Booze businesses showcase diversity of Fraser Valley produce

Jan Zeschky — Westender

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Field House Brewing served up a huge selection of local produce at a recent Abbotsford event. Jan Zeschky photo

Despite the reputation of Vancouver’s dining scene, many don’t realize that some of Canada’s best produce is grown just a short drive away.

Thirty minutes east along Highway 1 leads to what is the most valuable farmland the country offers. The city of Abbotsford alone – which contains almost 1,300 farms – is regarded as Canada’s agri-business hub, with the country’s highest gross farm receipts at $20,441 per hectare, three times higher than the second-placed region. Agricultural activity here brings in $1.8 billion every year.

What’s truly staggering is the diversity of what can be grown in the Valley; and what’s impressive is how a growing number of start-up farmers and entrepreneurs – many of whom are now in the liquor business – are finding new ways to bring this local produce to local homes.

That can be as simple a concept (and as difficult a practice) as turning your blueberry farm into a blueberry winery, as Ripples Winery did. Refusing to conform to spraying guidelines in order to keep its crop organic, Ripples began fermenting its berries and now offers a range of wines, from a rich, sweet port-like sipper to a table wine that has fooled many a taster into guessing which grape varietal they were drinking.

Further west in Mt. Lehman, Debbie and Garnet Etsell initially grew pumpkins when they bought their 67-acre farm in 1999. Then they tried corn. Then sheep, then turkeys. The turkey business stuck, as did the vines when they were planted over 13 acres. The aim is to raise that number to 30, Debbie Etsell says.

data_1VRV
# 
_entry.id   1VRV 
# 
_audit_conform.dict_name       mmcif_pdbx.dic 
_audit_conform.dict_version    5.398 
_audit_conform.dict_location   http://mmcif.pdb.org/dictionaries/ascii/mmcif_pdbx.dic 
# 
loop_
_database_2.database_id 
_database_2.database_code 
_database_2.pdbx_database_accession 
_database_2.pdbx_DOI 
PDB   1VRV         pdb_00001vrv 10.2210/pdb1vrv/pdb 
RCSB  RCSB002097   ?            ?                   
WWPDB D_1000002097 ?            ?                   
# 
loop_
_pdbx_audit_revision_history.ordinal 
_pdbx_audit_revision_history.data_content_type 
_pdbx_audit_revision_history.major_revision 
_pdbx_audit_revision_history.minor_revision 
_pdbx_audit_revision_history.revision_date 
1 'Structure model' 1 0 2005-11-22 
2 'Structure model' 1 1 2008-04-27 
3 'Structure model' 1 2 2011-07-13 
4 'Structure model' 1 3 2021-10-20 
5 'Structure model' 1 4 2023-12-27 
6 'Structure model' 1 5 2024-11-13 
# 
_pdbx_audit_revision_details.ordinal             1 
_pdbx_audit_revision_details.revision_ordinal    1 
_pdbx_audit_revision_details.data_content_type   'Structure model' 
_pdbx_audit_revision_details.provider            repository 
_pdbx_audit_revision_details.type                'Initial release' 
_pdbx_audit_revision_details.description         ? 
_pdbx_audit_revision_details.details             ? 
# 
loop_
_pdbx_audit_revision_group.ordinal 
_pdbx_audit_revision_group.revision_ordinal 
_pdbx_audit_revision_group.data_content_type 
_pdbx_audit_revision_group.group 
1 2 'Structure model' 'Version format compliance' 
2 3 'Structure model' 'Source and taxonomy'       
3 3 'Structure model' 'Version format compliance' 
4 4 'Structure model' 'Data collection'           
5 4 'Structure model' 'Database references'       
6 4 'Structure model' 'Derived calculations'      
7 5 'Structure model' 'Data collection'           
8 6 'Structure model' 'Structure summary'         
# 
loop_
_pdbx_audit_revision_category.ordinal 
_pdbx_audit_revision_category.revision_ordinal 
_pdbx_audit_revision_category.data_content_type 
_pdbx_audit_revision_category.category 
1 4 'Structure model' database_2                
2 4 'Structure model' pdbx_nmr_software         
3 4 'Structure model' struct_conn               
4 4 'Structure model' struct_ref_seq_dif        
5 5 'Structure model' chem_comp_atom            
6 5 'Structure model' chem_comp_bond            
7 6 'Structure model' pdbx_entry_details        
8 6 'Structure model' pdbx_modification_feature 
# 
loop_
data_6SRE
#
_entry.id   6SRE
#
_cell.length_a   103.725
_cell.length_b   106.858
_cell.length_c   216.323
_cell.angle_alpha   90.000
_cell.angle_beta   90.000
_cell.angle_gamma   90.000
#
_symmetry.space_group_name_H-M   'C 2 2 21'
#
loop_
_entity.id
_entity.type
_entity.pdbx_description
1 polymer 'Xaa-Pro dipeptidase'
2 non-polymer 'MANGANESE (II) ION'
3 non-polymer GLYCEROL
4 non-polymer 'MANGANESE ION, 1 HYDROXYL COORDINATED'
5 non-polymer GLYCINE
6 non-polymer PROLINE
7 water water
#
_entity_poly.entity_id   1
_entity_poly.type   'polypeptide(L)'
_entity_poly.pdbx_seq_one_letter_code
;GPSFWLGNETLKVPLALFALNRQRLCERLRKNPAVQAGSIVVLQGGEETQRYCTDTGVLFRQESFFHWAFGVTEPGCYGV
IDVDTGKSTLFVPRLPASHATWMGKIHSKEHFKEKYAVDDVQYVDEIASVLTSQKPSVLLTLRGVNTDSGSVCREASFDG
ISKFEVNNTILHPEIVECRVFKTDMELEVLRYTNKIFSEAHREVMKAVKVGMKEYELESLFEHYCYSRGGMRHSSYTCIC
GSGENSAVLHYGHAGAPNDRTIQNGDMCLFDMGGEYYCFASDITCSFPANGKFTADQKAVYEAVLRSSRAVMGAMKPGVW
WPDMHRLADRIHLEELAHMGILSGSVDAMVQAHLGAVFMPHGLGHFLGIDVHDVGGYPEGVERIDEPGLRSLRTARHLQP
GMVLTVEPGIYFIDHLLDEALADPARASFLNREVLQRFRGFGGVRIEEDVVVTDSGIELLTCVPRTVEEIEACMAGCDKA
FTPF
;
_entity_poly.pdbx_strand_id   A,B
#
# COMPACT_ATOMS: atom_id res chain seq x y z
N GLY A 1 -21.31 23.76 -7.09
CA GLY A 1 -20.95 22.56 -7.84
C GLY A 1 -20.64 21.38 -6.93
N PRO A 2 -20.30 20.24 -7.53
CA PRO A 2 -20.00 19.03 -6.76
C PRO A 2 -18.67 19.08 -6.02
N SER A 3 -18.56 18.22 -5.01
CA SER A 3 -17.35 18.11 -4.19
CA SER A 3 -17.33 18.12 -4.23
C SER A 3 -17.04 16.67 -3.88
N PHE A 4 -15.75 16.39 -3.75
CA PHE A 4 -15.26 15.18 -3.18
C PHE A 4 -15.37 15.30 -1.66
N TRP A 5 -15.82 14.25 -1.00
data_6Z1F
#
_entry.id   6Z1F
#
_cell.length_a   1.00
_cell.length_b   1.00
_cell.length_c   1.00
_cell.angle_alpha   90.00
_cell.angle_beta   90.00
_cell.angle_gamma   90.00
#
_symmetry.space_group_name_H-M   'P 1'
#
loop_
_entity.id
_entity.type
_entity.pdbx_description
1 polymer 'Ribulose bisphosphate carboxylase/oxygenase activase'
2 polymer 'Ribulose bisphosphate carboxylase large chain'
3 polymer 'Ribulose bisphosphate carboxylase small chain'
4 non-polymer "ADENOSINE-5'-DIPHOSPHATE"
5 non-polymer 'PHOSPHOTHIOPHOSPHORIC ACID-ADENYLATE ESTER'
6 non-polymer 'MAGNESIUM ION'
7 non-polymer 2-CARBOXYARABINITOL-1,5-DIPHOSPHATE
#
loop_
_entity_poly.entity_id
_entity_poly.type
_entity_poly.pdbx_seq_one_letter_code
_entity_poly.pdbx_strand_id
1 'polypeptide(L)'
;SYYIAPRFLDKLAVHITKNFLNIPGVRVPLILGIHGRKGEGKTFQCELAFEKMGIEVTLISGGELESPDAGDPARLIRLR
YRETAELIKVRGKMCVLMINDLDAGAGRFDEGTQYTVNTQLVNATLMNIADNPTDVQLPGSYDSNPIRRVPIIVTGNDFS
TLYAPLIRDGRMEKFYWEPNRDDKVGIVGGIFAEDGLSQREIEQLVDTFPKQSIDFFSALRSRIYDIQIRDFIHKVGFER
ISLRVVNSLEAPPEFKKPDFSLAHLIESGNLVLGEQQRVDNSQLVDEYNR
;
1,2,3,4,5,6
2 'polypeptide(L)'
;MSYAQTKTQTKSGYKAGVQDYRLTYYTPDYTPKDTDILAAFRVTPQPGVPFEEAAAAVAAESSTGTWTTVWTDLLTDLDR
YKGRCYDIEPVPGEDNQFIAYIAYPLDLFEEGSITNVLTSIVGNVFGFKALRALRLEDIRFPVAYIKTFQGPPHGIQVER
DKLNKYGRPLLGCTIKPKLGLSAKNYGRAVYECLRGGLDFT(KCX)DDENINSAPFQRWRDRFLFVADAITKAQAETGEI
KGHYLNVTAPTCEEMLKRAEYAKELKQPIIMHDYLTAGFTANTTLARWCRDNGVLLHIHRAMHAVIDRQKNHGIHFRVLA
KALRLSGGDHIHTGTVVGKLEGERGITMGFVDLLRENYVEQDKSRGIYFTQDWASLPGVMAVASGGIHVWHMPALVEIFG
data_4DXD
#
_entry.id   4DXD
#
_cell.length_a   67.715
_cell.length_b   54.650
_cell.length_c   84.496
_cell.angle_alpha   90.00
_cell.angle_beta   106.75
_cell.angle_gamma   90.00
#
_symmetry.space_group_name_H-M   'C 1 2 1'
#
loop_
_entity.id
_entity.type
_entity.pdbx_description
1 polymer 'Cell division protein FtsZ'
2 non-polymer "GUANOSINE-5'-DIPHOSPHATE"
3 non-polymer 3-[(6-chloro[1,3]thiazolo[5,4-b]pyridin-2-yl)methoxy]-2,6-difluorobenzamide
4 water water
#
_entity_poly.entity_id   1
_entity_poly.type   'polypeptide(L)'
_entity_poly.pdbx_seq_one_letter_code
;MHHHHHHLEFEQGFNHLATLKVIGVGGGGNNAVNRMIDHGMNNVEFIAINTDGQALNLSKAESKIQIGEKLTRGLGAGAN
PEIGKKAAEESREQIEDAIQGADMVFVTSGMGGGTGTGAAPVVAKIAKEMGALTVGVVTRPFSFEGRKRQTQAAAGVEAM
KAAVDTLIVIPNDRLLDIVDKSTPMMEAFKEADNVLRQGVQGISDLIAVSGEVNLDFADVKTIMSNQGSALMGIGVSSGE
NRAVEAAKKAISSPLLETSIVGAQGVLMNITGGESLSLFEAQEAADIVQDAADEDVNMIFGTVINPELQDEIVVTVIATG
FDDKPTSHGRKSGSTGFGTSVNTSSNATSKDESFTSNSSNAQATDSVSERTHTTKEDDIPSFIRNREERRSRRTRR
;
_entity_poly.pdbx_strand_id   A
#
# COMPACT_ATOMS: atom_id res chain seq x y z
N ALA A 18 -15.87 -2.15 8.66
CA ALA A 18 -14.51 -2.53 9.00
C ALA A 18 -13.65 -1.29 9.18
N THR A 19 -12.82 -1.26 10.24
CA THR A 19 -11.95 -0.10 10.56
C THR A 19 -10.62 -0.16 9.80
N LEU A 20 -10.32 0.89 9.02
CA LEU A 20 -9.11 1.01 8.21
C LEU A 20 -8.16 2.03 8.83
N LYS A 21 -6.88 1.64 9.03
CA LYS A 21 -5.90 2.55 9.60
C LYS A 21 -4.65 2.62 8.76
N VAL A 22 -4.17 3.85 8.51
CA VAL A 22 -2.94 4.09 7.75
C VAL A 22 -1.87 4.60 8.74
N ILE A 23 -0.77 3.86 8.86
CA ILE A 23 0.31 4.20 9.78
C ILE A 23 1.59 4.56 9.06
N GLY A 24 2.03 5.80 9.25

While the turkey business is year round, Singletree Winery now takes up most of the family business’s efforts.

“It’s the most labour-intensive farming we’ve ever done, and we’ve done the crops, dairy, sheep,” Etsell says. “But I would say it’s also the most rewarding … It talks to the terroir and the land and the weather and everything given to you for that year. To be able to taste the rewards of your hard work, too, and we have so many different varieties… not like the corn,” she adds with a laugh.

Debbie Etsell pours some Singletree wine. Jan Zeschky photo

Singletree is truly a family farm, with the Etsells’ son and daughter-in-law involved in the viticulture and marketing, respectively. Even the third generation is helping out now.

“It’s so much fun working with my son and his wife and having our grandchildren on the farm too. They’re out harvesting with me. We always seem to have something new each year, so it’s exciting.”

The Fraser Valley shares climatic similarities with the wine regions of Austria and Germany that favour cold-climate varietals, and while Singletree does make a pinot noir, whites like Grüner Veltliner and Siegerrebe fare best.

Happily, Singletree’s Chardonnay pairs “spectacularly” with turkey, Etsell says.

Bridging the gap between producer and consumer like few others is Field House Brewing, a brewery that opened in Abbotsford in early 2016. From the get-go, the brewery has sought to incorporate local ingredients into its beer as well as the food it serves.

A few months ago, it went all in on this philosophy by taking over operations at a seven-acre farm in Greendale, east of the city. The Field House team – mostly in their 20s and loving the experience – has already harvested produce including beets, squash, cabbage, strawberries and lavender, as well as tomatillos for its kitchen’s salsa verde. Hops have been planted and are awaiting maturation, as are a string of grape vines brought over from Italy.

Field House Brewing owner Josh Vanderheide, left, and head brewer Parker Reid. Jan Zeschky photo

The brewery’s farm team, led by Alex Clark, is now planning out the farm’s first full season so that its produce can be maximized; in the meantime Clark is working in Field House’s Canteen kitchen, learning from Red Seal chef Bonnie Friesen how her produce will be used in dishes.

“We’re trying to create this better translation of agriculture and food all the way to retail, to the plate, or the glass in our case,” says Field House owner Josh Vanderheide.

Part of that is smoothing the path from farm to plate.

“It’s a problem not of supply or demand but logistics,” Vanderheide says. “That’s what we’re passionate about: How can we get more people invested in local food out here?

“Because we have the best local food. It’s insane what we have access to here. Abbotsford leads Canada by far in agricultural production and quality. If we don’t take advantage of this and promote it, then we’re not doing our part for the community.”

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